Santa Clarita Valley History In Pictures

California Gold Discoveries Before (and After) Lopez 1842.
Published as: History of the Development of Placer Mining in California.
By William Wirt "W.W." Jenkins.

From the auriferous deposits of the State of California, $1,100,000,000 gold have been extracted during the last sixty years.

The magnitude of the mining operations required to produce this enormous yield is but little known to the general public. The continuous flow of gold bullion has, however, made the State famous and attracted the attention of political economists everywhere.

First Mention of California: The first mention of the name "California" occurs in connection with the supposed great island where gold and precious stones were found in abundance, described in a romance called "Las Sergus de Esplandian," published in Spain A.D. 1510. The followers of Cortez had a chimerical idea of some hidden El Dorado, and, strange to say, they applied the name "California" to that unknown country north of Mexico with which they associated the notion of a region of fabulous wealth.

Discovery of Lower California: The first expedition sent out by Cortez in 1534 discovered what is now called Lower California. According to Father Venegas, this expedition numbering some seven hundred souls, was fitted out at the Port of Tehuantepec in the year 1537 and sailed north to the head of the Gulf of California, but never reached the line which marks the southern boundary of the State of California.

Contemporaneously with the departure of this party, four persons named "Alvarez Nunez," "Cabeza de Vaca," "Castillo" and "Dormente," with a negro named ''Estevancio," arrived at Culdiacan, on the Gulf of California, from the Peninsula of Florida. These were the sole survivors of the three hundred Spaniards who, in 1527, landed with Pamfilo Narvaez on the coast of Florida with the intention of conquering that country. Nunez subsequently conducted the expedition which discovered the Rio de La Plata and effected the first conquest of Paraguay.

Early Explorations: In 1542, Mendoza, Viceroy of Mexico, sent Rodriguez Cabrillo, a Portuguese, to survey the west coast of California. He explored the coast, naming numerous headlands, the most northerly of which, in latitude 40 degrees north, he called Cape Mendocino. Thence he proceeded further north to latitude 44 degrees, which he reached March 10th, 1543.

In 1578, Sir Francis Drake entered the Pacific and sailed north as high as latitude 48 degrees. According to Hakluyt's account of the voyage, Drake spent five weeks in June and July 1579 in a bay near latitude 38 degrees north.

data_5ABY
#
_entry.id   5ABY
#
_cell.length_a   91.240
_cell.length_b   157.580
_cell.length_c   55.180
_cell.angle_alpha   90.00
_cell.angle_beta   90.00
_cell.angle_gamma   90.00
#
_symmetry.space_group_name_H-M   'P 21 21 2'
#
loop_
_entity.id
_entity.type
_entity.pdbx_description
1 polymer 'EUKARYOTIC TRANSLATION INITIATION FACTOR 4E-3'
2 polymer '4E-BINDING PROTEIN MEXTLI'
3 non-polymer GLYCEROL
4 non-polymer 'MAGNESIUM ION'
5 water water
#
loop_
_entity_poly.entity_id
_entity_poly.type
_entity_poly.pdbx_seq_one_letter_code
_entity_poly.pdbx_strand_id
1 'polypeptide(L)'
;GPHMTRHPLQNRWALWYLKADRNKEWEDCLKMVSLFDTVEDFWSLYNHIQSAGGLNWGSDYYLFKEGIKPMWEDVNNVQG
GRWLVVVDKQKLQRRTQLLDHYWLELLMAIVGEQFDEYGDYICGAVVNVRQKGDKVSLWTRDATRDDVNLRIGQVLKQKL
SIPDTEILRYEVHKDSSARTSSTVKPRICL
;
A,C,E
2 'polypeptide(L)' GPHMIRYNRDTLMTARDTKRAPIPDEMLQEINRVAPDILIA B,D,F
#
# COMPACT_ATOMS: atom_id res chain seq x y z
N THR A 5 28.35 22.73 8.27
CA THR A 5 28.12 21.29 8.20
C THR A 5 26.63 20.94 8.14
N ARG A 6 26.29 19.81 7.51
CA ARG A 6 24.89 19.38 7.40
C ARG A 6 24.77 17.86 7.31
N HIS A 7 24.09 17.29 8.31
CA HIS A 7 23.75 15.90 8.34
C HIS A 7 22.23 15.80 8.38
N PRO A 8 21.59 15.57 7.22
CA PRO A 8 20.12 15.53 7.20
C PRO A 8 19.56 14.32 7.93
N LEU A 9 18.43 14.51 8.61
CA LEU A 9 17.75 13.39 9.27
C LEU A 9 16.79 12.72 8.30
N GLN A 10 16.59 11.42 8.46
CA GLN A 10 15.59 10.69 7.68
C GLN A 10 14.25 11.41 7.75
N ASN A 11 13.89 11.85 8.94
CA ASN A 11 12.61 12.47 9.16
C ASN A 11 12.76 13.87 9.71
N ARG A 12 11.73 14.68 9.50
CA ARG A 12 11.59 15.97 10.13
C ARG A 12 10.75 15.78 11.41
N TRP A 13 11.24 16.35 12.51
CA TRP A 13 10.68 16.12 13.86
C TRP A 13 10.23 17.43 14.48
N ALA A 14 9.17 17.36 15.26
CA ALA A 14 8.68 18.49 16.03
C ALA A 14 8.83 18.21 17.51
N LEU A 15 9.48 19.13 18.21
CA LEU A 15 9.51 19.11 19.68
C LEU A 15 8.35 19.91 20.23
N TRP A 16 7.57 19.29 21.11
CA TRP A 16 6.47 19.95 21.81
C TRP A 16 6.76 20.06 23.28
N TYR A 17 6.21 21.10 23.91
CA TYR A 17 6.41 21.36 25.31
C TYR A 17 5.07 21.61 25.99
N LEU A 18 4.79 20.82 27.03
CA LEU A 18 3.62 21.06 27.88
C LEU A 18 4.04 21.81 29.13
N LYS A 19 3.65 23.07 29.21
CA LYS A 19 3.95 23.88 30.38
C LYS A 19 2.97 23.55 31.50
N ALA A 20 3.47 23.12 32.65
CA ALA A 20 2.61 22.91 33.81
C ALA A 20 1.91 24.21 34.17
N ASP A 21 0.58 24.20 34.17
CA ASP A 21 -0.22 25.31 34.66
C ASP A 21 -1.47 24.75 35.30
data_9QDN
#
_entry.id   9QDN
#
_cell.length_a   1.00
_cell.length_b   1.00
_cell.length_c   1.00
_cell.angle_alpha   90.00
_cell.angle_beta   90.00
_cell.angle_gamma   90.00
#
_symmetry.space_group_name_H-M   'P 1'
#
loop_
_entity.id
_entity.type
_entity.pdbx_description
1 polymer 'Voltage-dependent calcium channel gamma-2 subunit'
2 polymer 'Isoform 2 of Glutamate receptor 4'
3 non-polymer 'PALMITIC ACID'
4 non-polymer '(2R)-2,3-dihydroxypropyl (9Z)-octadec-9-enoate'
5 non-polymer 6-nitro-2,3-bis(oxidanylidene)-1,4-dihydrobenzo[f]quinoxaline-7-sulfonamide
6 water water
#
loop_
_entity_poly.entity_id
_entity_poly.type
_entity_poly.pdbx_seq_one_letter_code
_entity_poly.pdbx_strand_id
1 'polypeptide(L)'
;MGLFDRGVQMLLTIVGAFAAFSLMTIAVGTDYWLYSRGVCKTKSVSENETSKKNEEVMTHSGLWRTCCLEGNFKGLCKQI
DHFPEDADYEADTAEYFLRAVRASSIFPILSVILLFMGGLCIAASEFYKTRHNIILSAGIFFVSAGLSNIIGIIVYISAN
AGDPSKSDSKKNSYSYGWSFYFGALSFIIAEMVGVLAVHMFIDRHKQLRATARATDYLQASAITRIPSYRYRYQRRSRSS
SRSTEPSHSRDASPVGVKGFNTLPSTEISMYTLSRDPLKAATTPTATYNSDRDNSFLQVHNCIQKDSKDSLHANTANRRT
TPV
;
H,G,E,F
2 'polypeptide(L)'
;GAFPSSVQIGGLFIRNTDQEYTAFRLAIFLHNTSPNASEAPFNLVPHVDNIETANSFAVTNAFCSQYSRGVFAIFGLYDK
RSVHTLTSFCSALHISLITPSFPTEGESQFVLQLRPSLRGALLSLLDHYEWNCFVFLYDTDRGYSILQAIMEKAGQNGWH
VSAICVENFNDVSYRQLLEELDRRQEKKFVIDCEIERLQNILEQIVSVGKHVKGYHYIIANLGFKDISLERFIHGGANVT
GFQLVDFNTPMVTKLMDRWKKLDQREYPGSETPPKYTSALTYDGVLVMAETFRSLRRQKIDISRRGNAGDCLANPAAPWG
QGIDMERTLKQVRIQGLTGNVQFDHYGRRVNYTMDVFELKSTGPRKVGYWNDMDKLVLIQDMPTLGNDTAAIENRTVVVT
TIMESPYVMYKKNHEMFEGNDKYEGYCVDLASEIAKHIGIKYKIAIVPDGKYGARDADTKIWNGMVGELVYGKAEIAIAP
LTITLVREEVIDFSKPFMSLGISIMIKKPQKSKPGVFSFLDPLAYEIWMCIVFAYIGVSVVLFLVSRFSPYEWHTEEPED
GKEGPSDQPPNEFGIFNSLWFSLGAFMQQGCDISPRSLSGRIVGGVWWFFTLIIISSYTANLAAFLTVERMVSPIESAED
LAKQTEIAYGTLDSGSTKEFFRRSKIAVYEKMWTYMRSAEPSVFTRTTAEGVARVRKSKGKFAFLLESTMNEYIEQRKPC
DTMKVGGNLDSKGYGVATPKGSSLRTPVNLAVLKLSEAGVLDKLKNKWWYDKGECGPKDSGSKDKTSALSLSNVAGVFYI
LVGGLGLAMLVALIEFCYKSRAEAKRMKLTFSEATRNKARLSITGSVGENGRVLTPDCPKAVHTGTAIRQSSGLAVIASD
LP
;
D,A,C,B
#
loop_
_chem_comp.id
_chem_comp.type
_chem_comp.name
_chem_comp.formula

First Mention of Gold: The narrative says: "Our General called this country New Albion. There is no part of the earth here to be taken up wherein there is not a reasonable quantity of gold and silver." It is difficult to reconcile this statement with the facts as known at present, since in latitude 38 degrees north, neither gold nor silver exists in "reasonable quantity" near the ocean; this is, however, remarkable as the first mention of gold in California proper.

In 1662 the Count de Monte Rey, Viceroy of New Spain, by order of the King, sent Sebastian Viscaino on an exploring expedition.

He sailed from Acapulco, May 5, 1602, with two vessels and a tender, with Admiral Gomez in command.

The expedition, composed of a large number of men, was equipped for one year's voyage. Three barefooted Carmelites accompanied the party, and the several departments were intrusted to distinguished officers, volunteers from Brittany.

After the struggle with the northwest winds, on November 10th, 1602, the fleet entered the harbor of San Diego, and, having spent a few days there, the expedition again sailed north. December 16, 1602, anchor was cast in Monterey Bay, which was named in honor of the Viceroy. January 3, 1603, the fleet weighed anchor, and a period of one hundred and sixty years elapsed before this bay was revisited. January 12, the fleet passed the Bay of San Francisco, and anchored behind a point of land called "La Punta de Reyes," but did not enter San Francisco harbor. The voyage was subsequently continued as far as latitude 43 degrees north, from which point the fleet returned to Acapulco.

First Mission Established in Lower California: In 1697 the first permanent Mission was established by the Jesuits at Loreta, Lower California. "These people," says the historian, "with patient art and devoted zeal, accomplished that which had defied the energy of Cortez and baffled the efforts of the Spanish monarchy for generations afterwards."